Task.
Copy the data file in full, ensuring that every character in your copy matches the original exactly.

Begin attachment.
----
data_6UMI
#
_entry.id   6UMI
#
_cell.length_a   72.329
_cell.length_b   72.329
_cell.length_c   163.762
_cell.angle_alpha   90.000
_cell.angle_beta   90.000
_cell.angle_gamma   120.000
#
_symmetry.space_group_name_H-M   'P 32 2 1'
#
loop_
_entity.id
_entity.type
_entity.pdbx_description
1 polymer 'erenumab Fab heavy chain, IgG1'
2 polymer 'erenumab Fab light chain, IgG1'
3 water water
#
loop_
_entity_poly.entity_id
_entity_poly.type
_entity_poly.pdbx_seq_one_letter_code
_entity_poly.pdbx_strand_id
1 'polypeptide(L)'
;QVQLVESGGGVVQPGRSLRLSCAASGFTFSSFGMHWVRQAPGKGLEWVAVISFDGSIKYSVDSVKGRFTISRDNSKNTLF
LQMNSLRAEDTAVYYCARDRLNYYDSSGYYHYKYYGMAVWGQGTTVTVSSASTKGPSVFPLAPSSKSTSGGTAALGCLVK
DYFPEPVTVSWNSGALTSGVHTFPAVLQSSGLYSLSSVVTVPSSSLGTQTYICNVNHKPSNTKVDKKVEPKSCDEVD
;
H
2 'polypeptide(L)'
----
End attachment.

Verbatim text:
data_6UMI
#
_entry.id   6UMI
#
_cell.length_a   72.329
_cell.length_b   72.329
_cell.length_c   163.762
_cell.angle_alpha   90.000
_cell.angle_beta   90.000
_cell.angle_gamma   120.000
#
_symmetry.space_group_name_H-M   'P 32 2 1'
#
loop_
_entity.id
_entity.type
_entity.pdbx_description
1 polymer 'erenumab Fab heavy chain, IgG1'
2 polymer 'erenumab Fab light chain, IgG1'
3 water water
#
loop_
_entity_poly.entity_id
_entity_poly.type
_entity_poly.pdbx_seq_one_letter_code
_entity_poly.pdbx_strand_id
1 'polypeptide(L)'
;QVQLVESGGGVVQPGRSLRLSCAASGFTFSSFGMHWVRQAPGKGLEWVAVISFDGSIKYSVDSVKGRFTISRDNSKNTLF
LQMNSLRAEDTAVYYCARDRLNYYDSSGYYHYKYYGMAVWGQGTTVTVSSASTKGPSVFPLAPSSKSTSGGTAALGCLVK
DYFPEPVTVSWNSGALTSGVHTFPAVLQSSGLYSLSSVVTVPSSSLGTQTYICNVNHKPSNTKVDKKVEPKSCDEVD
;
H
2 'polypeptide(L)'